Lies from Doctor's office

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Our son was not talking much by the age of 3, and his Pediatrist suggested to try a speech therapist. We sought referrals, and after making sure the therapist's practice accepted our insurance plan, we chose a speech therapist (ST) close to our home. Before beginning the therapy, we had the ST confirm that the therapy sessions would be covered by our insurance. ST informed us that insurance would cover 30 sessions each year, and since we have a high deductible plan, we would have to pay for the sessions till the deductible was met. We called up insurance company to verify, and were told that 30 therapy sessions are indeed covered, as long as therapy is necessary.

So our son started undergoing therapy, and over a months time, we paid for the first 5 sessions out of pocket ($700). We kept following up with ST's office to file for insurance first (so as to meet our deductible), but ST kept delaying, and filed late. After the first 5 sessions, we put the therapy on hold till we got confirmation from our insurance company. Lo and behold, the insurance company rejected all the claims. Turns out, the insurance company only pays for ST if it is required as part of rehabilitation after an accident or trauma - neither of which was applicable in our case. The ST now claims that each insurance plan is different, and their office only checked online to see if the therapy would be covered.

ST doesn't want to talk with us on this matter now. I was hoping we all could come to some agreement over the $700 that we have already paid (as we were told clearly insurance would cover these visits) - however, this was all verbal communication, and nothing in writing.

I can file for chargeback on the credit card, but I suspect ST would then send this into collections. Should I just eat think of it as a $700 lesson to not trust doctor's offices? Sue them (not sure if it would even be worth it)? Any ideas on what my options are?

TIA!

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Not sure on the 'insurance part'. Doesn't your local school district cover something like this?

School districts usually give 1 hour per week of ST at best

Your issue is between you and the insurance company.

"We called up insurance company to verify, and were told that 30 therapy sessions are indeed covered, as long as therapy is necessary."

Your insurance company told you that its covered. The ST believed it was covered too. Same as you.

Apparently its not really covered. Because... the insurance company / plan details says so.

If you called the insurance yourself and you were told it is covered and then the ST also thought it was covered, why are you deciding that the ST is a liar?

This situation sucks. Insurance plans are often a night mare to navigate.

Every individual provider I'm dealing with has difficulty even submitting claims to the insurance. Yes they deal with literally 1000's of different plans and they have no idea how each of them works. (at least thats what I'm told by individuals more than once and it seems evident in what happens in their billing)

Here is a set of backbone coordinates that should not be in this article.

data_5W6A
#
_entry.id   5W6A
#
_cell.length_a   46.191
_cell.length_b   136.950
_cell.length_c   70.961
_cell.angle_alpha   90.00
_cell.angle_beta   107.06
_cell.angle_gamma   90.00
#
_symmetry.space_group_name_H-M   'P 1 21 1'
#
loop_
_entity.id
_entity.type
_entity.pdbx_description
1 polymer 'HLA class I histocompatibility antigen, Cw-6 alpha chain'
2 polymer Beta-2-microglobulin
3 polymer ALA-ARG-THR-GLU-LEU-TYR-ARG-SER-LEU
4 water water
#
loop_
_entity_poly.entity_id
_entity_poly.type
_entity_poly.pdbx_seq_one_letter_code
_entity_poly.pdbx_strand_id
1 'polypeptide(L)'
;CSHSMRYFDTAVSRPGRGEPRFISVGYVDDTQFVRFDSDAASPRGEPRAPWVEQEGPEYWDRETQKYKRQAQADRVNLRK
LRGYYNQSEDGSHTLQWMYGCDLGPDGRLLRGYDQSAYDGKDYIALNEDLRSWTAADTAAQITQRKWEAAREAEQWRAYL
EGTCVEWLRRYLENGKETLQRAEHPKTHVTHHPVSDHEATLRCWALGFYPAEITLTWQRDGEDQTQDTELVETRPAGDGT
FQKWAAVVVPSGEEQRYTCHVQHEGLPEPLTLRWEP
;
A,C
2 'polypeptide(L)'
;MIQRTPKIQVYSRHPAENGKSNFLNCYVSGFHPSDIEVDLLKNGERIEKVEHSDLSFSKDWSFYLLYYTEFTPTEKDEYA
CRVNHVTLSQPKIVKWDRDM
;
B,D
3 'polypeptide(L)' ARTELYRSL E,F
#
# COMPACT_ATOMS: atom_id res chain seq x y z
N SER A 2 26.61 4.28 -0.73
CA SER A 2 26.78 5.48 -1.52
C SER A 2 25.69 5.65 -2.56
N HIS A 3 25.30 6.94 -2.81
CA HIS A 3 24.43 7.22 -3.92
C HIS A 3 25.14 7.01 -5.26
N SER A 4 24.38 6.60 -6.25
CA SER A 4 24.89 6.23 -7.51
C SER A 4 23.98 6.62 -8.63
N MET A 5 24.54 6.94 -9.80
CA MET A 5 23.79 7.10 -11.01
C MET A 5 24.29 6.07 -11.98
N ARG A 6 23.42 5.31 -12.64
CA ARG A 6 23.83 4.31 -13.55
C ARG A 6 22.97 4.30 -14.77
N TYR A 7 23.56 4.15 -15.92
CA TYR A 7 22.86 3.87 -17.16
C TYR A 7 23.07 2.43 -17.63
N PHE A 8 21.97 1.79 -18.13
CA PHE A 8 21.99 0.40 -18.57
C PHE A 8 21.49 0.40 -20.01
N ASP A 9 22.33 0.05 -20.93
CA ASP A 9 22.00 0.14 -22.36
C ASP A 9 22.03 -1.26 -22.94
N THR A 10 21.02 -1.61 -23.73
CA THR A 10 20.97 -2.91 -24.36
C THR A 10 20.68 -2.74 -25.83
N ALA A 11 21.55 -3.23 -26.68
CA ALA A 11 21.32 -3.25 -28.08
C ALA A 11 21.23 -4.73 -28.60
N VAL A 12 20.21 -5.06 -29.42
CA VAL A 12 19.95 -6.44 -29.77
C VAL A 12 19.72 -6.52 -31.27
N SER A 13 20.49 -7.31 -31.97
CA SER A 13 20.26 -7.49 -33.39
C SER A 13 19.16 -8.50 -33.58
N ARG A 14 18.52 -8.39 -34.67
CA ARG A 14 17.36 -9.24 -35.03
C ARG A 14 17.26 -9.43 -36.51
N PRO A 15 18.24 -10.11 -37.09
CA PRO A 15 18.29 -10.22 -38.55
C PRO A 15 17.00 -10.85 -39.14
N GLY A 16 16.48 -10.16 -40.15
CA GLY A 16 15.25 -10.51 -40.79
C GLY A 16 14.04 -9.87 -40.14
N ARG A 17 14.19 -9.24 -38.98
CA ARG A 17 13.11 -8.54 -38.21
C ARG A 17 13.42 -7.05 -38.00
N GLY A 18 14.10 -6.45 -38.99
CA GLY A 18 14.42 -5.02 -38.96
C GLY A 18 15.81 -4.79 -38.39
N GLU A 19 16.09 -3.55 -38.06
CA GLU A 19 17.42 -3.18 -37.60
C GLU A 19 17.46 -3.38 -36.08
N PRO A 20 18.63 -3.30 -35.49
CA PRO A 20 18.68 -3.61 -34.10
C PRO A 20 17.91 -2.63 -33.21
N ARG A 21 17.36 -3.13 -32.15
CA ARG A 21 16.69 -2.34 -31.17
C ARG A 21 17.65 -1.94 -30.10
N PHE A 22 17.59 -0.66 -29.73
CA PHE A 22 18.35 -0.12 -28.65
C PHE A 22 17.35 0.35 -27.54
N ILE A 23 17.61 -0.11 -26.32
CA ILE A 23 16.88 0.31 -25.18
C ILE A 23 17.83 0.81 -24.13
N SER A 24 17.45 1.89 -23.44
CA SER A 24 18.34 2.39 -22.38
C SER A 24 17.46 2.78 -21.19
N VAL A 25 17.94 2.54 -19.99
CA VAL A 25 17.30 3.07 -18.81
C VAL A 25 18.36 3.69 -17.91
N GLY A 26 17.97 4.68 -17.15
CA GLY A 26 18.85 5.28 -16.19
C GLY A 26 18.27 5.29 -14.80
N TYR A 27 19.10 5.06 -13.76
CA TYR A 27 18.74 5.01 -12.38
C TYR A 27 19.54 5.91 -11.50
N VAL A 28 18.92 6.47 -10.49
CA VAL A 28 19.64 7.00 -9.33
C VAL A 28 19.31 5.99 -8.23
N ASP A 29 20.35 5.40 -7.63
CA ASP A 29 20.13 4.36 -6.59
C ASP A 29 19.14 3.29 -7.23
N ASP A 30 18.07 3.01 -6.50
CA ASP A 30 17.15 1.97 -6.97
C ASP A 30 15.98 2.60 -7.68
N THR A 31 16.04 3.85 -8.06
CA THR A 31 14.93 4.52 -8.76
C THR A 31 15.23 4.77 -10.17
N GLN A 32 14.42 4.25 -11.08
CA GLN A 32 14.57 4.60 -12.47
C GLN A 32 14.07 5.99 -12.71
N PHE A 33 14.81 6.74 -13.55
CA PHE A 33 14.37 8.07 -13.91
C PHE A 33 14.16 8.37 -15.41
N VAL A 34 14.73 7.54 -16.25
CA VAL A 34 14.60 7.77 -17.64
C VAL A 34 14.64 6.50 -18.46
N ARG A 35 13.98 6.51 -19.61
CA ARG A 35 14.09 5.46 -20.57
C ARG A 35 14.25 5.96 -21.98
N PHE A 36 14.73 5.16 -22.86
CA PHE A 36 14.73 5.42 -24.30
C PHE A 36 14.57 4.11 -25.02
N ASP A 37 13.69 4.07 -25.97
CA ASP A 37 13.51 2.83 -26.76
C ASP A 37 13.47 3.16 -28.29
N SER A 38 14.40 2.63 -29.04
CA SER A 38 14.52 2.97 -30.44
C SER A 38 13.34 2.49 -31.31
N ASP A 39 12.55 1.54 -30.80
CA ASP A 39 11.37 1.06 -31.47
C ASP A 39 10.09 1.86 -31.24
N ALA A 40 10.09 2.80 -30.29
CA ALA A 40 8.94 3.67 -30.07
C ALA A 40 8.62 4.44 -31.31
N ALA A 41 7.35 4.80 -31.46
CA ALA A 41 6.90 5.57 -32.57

The ST performed 700 worth of service and you owe them for that service. IMHO if you have a complaint its with your insurance for telling you and the ST it was covered when it apparently isn't.

Public service announcement:

GET INSURNACE PRE-APPROVAL IN WRITING

Oh, 1 hour a week, yeah that's usually true.

But I wonder if the ST really did verify insurance, (like every other kind of doctors office) and just told them that to get them in the door, if so then the ST would be on the hook for the 5 sessions, not OP.

Basically OP is going to have to fight the ST to get the sessions approved OR get those fees waived.

I've had something similar happen before. There are different codes to submit for the same therapy. As you found out your health insurance only covers certain codes. You say your ST isn't talking to you anymore, why is that? Did you go in person?

Ask the ST for their cash discount price.  They never expected to be paid the full $700 by anyone.  You should aim for a 50% discount for having paid cash and for the 'misunderstanding' about your ins coverage.

Ask them what your ins co would have paid them had you been covered and ask them to accept the same amount from you instead of your ins co.

OP - my input, not insurance related by the speech condition related.  Is your son shy/quiet in front of strangers or outside of the house?  If so, you may want to look into a condition called "Selective Mutism".  One of my boys has this condition where he is absolutely unable to speak with ANYONE once outside the comfort of the home.  Not with his friends, his teachers, his cousins/siblings or with me.  Once outside of the house, the only way he communicates is through gestures, hand signals or nodding his head.  We tried therapies but they're not helping and don't want to put him on the meds yet (too young).  One silver lining: since he doesn't care to talk with his classmates in the schools, he concentrates in the classroom so he gets all A's and B's in his report cards.

Appeal with the insurance or complain to your HR Dept/Benefit coordinator. Claims are often a mess now.

FaxMac said:   Our son was not talking much by the age of 3, and his Pediatrist suggested to try a speech therapist. We sought referrals, and after making sure the therapist's practice accepted our insurance plan, we chose a speech therapist (ST) close to our home. Before beginning the therapy, we had the ST confirm that the therapy sessions would be covered by our insurance. ST informed us that insurance would cover 30 sessions each year, and since we have a high deductible plan, we would have to pay for the sessions till the deductible was met. We called up insurance company to verify, and were told that 30 therapy sessions are indeed covered, as long as therapy is necessary.